Weekly Newsletter – 06 Jan 2016

Road Cycling – Graham Ward (g.ward@mweb.co.za)

Important Notes

Bunch Safety

  • Obey traffic signals – reds lights
  • Ride inside the yellow line
  • Single file on narrow roads
  • Point out objects in the road

Bunch Etiquette

  • Blow your nose at the back of the bunch
  • Don’t attack – training rides are just that – training rides
  • Don’t half bike
  • Be punctual – our rides leave at 6.30am

Visitors are always welcome. Saturday rides are slower and easier so beginners are welcome. Sundays are not for the fainthearted or unfit!

Saturday 9 January 2016
Meet at 6.20am – Briefing
To Contermanskloof, Faircape Dairy and then up and over Tiekiedraai to St Johns Road in Aurora and then retrace your steps back along Giel Basson

Sunday 10 January 2016
Meet at 6.20am – Briefing
Long – Franschoek and back to Edgemead
Short – To the end of Bottleray and back to Edgemead

Saturday 16 January 2016
10 Mile time-trial for the Fripp Cup – Meet at the Melkbosstrand Pick & Pay to start at 7.30am

Sunday 17 January 2016
Nick the Demon – Atlantis Circuit – Meet at Atlantis to start at 7.30am


Just a little something to motivate you to train for Nick the Demon!!!!

I’ve bike raced in a lot of different places but have never experienced a handicap race until coming to Australia.   These types of races are extremely popular here and I think it’s great.  What makes a Handicap bike race?  Well, all the starters are grouped into similar abilities by a “Handicapper” in the days preceding the race.  Yes, all the starters(old, young, fast, slow, men, woman, ).  On race day all the riders are let off with their respective groups onto the same course at different intervals.  The slowest group will start first, the second slowest group will start a few minutes behind and so on.  The time intervals between the different groups is determined by the Handicapper.  The Handicapper will take all sorts of things into consideration when determining who is to be in each of the groups and the start interval (riders’ previous race results, who in the various trade teams have entered, weather conditions, course profile, etc).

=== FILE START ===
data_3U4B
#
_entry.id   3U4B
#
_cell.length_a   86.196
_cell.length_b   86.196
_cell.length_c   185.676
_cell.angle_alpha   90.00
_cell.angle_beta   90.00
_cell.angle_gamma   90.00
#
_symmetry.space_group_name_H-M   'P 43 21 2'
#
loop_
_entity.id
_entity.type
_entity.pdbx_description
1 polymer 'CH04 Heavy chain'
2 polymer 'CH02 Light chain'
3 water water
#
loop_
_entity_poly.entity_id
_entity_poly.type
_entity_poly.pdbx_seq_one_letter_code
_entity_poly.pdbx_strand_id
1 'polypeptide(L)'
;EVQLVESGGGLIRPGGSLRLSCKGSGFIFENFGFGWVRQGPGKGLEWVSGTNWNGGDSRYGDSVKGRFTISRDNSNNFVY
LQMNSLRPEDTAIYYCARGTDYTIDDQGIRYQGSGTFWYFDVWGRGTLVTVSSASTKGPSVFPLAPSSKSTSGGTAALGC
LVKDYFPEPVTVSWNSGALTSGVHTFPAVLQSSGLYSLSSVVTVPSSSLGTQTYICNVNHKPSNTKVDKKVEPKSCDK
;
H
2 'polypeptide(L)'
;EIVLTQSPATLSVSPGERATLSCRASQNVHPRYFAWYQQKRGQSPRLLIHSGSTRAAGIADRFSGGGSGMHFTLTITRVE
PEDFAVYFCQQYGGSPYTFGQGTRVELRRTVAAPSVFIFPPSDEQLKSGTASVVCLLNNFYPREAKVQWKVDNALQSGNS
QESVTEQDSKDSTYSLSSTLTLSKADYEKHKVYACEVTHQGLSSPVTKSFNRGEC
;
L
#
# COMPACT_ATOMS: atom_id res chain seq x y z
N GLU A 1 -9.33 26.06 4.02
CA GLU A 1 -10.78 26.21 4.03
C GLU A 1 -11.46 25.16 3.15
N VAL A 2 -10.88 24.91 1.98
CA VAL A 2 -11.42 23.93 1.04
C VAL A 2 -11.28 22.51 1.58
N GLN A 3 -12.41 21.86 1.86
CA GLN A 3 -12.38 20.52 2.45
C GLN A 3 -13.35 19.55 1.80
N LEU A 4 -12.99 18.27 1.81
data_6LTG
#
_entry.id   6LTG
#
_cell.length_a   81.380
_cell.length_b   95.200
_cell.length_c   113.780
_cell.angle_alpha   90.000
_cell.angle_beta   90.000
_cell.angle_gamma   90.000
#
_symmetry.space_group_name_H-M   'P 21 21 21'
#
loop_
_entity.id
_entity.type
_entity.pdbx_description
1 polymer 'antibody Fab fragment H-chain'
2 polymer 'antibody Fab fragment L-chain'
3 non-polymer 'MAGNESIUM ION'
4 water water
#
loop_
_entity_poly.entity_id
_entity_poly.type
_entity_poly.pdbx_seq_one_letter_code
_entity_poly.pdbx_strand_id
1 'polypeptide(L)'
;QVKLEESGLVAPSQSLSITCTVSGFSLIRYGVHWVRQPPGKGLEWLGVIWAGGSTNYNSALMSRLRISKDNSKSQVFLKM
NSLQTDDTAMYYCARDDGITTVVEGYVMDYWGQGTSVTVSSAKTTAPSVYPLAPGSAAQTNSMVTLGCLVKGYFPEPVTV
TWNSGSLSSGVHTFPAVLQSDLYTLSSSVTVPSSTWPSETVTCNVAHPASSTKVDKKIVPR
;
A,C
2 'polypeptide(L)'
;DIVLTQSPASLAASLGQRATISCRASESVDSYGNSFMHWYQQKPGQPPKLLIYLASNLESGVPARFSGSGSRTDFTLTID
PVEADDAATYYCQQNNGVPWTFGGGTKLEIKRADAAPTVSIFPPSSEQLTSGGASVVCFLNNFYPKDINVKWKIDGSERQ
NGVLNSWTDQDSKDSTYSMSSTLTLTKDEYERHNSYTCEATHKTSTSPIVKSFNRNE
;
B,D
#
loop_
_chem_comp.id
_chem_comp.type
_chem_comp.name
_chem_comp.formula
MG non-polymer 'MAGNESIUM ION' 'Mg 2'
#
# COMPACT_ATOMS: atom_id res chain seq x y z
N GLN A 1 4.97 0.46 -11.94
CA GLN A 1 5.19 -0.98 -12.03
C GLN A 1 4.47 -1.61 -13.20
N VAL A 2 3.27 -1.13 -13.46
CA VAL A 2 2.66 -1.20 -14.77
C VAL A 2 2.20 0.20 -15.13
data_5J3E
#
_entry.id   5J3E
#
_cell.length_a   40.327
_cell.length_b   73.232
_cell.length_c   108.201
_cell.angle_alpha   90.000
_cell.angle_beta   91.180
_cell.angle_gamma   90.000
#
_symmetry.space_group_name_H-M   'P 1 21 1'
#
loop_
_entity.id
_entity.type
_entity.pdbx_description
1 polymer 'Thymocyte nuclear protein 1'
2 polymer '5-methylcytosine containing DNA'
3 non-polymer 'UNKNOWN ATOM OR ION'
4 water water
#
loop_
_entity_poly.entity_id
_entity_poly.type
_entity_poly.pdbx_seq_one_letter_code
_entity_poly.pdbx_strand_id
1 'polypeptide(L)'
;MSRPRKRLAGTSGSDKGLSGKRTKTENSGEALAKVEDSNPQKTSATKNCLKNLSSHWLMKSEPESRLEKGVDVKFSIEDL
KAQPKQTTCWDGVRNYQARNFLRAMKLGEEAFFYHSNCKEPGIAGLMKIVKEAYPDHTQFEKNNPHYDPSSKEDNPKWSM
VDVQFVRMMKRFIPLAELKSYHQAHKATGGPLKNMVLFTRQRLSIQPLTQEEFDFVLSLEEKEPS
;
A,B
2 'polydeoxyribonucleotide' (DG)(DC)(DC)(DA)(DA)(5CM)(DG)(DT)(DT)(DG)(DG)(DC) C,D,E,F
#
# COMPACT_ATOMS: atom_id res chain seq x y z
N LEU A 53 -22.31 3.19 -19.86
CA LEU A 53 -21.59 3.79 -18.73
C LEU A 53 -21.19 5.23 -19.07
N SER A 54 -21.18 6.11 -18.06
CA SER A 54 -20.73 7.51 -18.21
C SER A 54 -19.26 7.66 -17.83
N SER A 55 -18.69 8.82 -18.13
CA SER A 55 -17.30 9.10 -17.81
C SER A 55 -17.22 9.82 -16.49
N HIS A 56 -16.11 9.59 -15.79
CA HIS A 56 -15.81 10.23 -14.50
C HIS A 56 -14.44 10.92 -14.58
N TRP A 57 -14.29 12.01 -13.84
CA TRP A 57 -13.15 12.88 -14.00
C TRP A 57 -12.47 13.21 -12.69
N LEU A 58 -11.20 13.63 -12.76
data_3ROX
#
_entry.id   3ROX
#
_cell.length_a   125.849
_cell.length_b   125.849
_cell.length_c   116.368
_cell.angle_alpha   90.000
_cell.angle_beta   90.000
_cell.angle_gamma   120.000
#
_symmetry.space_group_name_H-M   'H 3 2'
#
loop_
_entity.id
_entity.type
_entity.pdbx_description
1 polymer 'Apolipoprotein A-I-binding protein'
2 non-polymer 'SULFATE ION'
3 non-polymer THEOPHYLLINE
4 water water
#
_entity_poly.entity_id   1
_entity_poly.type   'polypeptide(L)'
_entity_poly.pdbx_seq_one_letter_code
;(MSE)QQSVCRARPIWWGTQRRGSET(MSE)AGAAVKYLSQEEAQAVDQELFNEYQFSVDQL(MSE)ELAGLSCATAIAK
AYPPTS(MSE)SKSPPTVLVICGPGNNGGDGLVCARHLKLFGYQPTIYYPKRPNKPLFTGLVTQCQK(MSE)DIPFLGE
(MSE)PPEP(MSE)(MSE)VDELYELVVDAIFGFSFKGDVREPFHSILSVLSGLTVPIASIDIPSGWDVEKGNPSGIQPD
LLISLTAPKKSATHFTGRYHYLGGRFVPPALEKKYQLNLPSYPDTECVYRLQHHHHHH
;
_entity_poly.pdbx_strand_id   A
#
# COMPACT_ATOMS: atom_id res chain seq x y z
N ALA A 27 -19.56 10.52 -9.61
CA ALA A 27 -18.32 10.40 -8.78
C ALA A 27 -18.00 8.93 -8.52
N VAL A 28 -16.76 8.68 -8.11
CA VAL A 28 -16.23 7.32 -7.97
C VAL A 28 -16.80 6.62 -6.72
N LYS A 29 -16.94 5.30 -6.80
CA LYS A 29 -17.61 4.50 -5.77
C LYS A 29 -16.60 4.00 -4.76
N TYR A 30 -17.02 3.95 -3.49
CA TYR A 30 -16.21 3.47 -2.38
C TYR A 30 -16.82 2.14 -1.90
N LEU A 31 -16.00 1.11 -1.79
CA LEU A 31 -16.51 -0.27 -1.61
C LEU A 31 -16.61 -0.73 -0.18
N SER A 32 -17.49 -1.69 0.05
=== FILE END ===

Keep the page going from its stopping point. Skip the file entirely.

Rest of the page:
The first group starting the race is called “Limit” (could be starting with a 30mins advantage).  The next group that starts is called the “26 minute group” for example.  All the way down to the second last group which is called “the Chopping Block”, and the final group to start is called “Scratch”.  Scratch is obviously the fastest group of the bunch.   Scratch starts the race with a large time disadvantage (eg. 30 minute) and need to catch up to every other group in order to win.  If the race is handicapped properly and fairly, all of the groups should catch each other in the closing kilometers of the race.


The rider who crosses the finish line first wins the race.  He/she could have come from any bunch and was never caught.  There is also a prize for the fastest time.   This is the rider who comes across the finish line in the least amount of time.  The Fastest Time prize will usually go to a rider in one of the stronger bunches like Scratch or the Chopping Block.

I love handicap races.  It gives absolutely everyone a chance to race against each other and some 13 year old kid or a 70 year old could have a legitimate chance of winning the race.   You might think that if the winner comes from a group that had a 25min advantage it would not be considered a “real win” by some of the others.  This is not the case. It is regarded as a legitimate win just as much if a pro from the Scratch bunch won the race.  The Fastest Time prize is also regarded very highly and the prize money is usually just as good as getting the win.

When a handicap race begins and your group is let out of the starting gates, the bunch usually works beautifully together rolling turns like a well oiled machine.  You are trying to catch the group in front of you (which is minutes up the road), as well as trying to not get caught by the group behind you.  One of the fun things about handicaps is the collusion and strategy talks before the race begins.  Everyone has their own opinion on what the strategy should be and how the race will pan out.  The great thing about handicaps is that they are so unpredictable and anything can happen and there is no strategy!

Mountain Biking – Carrick Pitman (0725480909 or carrickp@gmail.com)

To be advised shortly …

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